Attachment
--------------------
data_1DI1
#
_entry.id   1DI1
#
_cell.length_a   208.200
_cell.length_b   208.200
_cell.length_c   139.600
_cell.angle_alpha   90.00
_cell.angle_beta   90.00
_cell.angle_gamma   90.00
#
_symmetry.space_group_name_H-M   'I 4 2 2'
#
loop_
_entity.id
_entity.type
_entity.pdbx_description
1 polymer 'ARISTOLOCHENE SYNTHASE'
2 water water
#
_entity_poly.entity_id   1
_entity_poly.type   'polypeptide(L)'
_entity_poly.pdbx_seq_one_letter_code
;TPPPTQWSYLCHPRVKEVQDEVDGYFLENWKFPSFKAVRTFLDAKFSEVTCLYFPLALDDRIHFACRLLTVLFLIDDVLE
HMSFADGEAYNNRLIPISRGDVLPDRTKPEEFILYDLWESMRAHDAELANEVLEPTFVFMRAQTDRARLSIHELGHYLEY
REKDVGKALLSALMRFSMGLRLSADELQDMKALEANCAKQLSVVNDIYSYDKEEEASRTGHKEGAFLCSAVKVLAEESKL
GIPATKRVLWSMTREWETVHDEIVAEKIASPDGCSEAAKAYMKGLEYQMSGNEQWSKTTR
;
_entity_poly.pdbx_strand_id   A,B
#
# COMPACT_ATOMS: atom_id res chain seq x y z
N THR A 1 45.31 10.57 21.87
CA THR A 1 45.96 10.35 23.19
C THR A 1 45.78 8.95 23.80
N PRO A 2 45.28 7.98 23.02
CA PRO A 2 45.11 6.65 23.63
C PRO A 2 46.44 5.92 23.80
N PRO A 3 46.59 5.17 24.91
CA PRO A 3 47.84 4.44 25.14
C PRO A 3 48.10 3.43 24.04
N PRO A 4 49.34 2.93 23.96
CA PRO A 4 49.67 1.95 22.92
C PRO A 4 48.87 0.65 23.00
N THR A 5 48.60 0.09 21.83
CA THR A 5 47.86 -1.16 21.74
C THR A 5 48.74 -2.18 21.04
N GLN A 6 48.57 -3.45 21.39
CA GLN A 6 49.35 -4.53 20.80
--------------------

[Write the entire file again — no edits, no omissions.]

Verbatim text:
data_1DI1
#
_entry.id   1DI1
#
_cell.length_a   208.200
_cell.length_b   208.200
_cell.length_c   139.600
_cell.angle_alpha   90.00
_cell.angle_beta   90.00
_cell.angle_gamma   90.00
#
_symmetry.space_group_name_H-M   'I 4 2 2'
#
loop_
_entity.id
_entity.type
_entity.pdbx_description
1 polymer 'ARISTOLOCHENE SYNTHASE'
2 water water
#
_entity_poly.entity_id   1
_entity_poly.type   'polypeptide(L)'
_entity_poly.pdbx_seq_one_letter_code
;TPPPTQWSYLCHPRVKEVQDEVDGYFLENWKFPSFKAVRTFLDAKFSEVTCLYFPLALDDRIHFACRLLTVLFLIDDVLE
HMSFADGEAYNNRLIPISRGDVLPDRTKPEEFILYDLWESMRAHDAELANEVLEPTFVFMRAQTDRARLSIHELGHYLEY
REKDVGKALLSALMRFSMGLRLSADELQDMKALEANCAKQLSVVNDIYSYDKEEEASRTGHKEGAFLCSAVKVLAEESKL
GIPATKRVLWSMTREWETVHDEIVAEKIASPDGCSEAAKAYMKGLEYQMSGNEQWSKTTR
;
_entity_poly.pdbx_strand_id   A,B
#
# COMPACT_ATOMS: atom_id res chain seq x y z
N THR A 1 45.31 10.57 21.87
CA THR A 1 45.96 10.35 23.19
C THR A 1 45.78 8.95 23.80
N PRO A 2 45.28 7.98 23.02
CA PRO A 2 45.11 6.65 23.63
C PRO A 2 46.44 5.92 23.80
N PRO A 3 46.59 5.17 24.91
CA PRO A 3 47.84 4.44 25.14
C PRO A 3 48.10 3.43 24.04
N PRO A 4 49.34 2.93 23.96
CA PRO A 4 49.67 1.95 22.92
C PRO A 4 48.87 0.65 23.00
N THR A 5 48.60 0.09 21.83
CA THR A 5 47.86 -1.16 21.74
C THR A 5 48.74 -2.18 21.04
N GLN A 6 48.57 -3.45 21.39
CA GLN A 6 49.35 -4.53 20.80